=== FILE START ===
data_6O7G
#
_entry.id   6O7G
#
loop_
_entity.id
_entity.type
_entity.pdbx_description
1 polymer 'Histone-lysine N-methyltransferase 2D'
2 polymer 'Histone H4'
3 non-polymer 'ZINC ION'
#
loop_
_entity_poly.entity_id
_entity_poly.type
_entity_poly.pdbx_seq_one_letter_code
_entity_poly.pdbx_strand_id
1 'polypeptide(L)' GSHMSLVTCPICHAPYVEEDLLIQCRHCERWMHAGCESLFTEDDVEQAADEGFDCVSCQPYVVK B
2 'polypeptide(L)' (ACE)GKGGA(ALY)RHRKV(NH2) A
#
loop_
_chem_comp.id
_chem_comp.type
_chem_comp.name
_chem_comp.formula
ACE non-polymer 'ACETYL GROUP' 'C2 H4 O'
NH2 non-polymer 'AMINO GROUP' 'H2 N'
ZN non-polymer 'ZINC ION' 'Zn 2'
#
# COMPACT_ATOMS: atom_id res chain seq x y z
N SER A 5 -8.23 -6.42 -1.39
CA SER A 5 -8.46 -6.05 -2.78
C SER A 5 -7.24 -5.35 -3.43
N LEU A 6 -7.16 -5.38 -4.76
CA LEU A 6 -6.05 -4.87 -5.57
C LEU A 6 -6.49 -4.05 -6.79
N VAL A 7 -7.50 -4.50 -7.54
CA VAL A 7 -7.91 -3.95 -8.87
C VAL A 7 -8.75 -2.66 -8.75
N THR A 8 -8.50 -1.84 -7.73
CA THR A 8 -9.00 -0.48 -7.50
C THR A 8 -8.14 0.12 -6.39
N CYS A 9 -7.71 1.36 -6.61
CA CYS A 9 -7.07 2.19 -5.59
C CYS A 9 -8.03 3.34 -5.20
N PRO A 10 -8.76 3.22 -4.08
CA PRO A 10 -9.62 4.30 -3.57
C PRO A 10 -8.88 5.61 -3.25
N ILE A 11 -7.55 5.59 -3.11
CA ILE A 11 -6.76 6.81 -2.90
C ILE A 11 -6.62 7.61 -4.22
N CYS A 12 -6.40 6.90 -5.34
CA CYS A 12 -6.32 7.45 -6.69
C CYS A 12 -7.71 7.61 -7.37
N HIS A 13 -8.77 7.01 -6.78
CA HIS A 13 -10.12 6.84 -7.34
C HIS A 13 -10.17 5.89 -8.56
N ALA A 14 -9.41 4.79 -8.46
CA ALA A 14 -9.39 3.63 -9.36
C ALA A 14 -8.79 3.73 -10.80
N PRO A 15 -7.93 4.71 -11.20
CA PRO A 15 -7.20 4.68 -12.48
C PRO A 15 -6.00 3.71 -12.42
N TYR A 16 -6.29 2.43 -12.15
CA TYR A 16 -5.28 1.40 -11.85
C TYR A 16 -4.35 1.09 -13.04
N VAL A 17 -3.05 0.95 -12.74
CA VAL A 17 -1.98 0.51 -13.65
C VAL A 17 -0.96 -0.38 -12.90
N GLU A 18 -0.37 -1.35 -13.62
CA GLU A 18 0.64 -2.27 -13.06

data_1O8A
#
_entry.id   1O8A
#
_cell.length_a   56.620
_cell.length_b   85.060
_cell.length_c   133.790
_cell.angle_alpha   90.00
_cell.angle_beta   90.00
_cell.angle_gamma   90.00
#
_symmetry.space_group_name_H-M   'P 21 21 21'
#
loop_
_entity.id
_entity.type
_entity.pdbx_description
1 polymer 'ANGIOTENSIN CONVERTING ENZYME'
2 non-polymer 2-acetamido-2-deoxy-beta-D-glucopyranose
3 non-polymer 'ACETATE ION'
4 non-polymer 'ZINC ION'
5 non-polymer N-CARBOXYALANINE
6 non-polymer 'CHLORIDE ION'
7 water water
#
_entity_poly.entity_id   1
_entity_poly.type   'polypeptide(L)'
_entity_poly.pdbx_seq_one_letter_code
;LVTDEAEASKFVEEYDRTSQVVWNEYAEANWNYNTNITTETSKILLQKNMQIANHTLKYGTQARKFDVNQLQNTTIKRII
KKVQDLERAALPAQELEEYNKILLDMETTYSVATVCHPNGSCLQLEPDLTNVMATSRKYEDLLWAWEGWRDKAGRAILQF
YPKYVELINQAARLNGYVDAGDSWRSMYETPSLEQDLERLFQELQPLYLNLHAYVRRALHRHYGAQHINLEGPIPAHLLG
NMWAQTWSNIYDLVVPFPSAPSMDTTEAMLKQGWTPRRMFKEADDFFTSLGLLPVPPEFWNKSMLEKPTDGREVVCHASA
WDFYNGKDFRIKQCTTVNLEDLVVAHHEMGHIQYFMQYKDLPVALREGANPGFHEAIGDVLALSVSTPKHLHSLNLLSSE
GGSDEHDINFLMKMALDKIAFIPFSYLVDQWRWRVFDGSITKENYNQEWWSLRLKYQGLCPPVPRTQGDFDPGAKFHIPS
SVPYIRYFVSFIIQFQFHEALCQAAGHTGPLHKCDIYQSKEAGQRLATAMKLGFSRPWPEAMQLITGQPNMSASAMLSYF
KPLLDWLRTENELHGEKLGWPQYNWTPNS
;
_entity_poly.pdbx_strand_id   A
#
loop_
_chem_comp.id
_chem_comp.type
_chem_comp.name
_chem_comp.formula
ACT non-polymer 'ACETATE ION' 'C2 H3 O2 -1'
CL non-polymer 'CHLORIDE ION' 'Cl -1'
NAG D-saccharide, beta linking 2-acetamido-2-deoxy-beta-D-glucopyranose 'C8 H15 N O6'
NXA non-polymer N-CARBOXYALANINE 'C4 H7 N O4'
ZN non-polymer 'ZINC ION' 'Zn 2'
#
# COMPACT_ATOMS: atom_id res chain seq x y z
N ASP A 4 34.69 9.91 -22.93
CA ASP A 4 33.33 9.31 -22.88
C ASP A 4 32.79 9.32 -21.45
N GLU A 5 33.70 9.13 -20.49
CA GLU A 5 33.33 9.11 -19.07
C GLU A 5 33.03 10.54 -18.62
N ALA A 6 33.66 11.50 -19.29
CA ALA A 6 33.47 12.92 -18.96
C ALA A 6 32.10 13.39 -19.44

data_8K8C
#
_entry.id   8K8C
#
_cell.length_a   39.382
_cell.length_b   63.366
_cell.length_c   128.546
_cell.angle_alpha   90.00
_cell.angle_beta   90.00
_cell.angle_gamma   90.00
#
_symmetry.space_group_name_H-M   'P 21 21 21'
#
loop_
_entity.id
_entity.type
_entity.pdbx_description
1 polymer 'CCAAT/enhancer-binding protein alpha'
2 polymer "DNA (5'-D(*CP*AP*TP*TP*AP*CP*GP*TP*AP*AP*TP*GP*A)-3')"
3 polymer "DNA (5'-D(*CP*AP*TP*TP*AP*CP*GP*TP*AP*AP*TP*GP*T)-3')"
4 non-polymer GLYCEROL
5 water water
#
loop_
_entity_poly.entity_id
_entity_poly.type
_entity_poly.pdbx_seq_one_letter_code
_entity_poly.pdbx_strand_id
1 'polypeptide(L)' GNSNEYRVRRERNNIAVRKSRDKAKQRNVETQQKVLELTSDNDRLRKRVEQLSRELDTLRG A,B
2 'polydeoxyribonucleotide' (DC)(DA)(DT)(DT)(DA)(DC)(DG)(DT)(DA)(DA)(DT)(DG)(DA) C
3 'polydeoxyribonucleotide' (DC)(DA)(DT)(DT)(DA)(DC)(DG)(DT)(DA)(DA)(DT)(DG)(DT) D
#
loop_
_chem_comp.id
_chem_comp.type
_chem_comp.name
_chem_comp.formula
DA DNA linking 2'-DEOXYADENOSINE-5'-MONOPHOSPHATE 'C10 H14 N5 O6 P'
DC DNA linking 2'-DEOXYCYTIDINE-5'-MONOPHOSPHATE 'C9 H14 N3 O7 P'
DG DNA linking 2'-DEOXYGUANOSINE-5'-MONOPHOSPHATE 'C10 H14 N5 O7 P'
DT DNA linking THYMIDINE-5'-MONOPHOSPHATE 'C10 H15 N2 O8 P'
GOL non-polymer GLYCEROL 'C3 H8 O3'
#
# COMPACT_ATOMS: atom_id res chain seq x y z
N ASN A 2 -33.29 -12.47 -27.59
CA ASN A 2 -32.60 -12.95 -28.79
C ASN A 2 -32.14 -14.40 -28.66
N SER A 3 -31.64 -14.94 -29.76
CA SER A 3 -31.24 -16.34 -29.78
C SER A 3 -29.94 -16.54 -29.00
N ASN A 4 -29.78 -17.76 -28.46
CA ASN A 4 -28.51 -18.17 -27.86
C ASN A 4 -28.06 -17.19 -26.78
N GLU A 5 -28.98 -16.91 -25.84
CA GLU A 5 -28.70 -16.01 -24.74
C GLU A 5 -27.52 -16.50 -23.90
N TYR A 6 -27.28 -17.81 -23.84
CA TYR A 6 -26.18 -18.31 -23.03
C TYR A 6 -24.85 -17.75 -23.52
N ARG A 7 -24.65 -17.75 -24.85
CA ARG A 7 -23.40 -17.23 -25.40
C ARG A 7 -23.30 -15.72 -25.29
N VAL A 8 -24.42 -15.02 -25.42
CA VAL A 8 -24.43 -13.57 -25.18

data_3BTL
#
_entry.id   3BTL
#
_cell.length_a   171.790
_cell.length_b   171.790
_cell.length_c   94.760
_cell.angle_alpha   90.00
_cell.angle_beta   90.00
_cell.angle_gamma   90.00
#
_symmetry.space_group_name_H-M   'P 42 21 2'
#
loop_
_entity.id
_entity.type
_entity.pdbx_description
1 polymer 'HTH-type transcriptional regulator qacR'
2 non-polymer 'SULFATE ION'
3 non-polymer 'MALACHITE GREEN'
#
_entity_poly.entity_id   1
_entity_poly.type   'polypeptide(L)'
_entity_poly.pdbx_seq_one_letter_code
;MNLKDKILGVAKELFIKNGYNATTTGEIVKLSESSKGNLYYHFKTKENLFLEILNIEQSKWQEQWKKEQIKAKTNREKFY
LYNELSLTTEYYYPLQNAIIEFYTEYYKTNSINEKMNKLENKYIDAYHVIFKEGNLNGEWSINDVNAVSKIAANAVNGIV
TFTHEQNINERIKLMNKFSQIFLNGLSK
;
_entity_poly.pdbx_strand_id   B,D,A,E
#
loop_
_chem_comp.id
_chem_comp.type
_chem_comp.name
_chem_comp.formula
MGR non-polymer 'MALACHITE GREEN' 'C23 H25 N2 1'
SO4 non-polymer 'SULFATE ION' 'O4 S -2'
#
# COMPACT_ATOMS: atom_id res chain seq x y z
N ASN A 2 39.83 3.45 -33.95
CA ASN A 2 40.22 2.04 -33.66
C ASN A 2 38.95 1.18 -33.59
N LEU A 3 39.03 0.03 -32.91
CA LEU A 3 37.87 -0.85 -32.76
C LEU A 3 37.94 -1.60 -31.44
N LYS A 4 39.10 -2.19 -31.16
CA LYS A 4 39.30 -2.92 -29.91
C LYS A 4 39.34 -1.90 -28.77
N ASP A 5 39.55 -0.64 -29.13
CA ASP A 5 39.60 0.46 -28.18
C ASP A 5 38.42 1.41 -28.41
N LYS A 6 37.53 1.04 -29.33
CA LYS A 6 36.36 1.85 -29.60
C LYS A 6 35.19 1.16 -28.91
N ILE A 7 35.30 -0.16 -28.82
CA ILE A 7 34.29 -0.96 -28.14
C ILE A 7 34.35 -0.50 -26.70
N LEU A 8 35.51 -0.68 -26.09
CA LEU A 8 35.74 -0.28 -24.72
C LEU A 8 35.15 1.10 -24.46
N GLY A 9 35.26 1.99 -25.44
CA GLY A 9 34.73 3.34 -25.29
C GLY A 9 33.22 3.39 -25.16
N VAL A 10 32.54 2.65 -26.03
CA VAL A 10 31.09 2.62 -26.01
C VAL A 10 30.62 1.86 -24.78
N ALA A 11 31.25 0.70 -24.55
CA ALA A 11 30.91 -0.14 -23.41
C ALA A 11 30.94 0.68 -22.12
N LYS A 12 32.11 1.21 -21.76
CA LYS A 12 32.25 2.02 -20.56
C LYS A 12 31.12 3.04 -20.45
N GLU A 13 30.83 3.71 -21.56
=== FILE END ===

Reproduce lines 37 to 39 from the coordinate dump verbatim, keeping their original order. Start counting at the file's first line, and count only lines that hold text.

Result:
N VAL A 7 -7.50 -4.50 -7.54
CA VAL A 7 -7.91 -3.95 -8.87
C VAL A 7 -8.75 -2.66 -8.75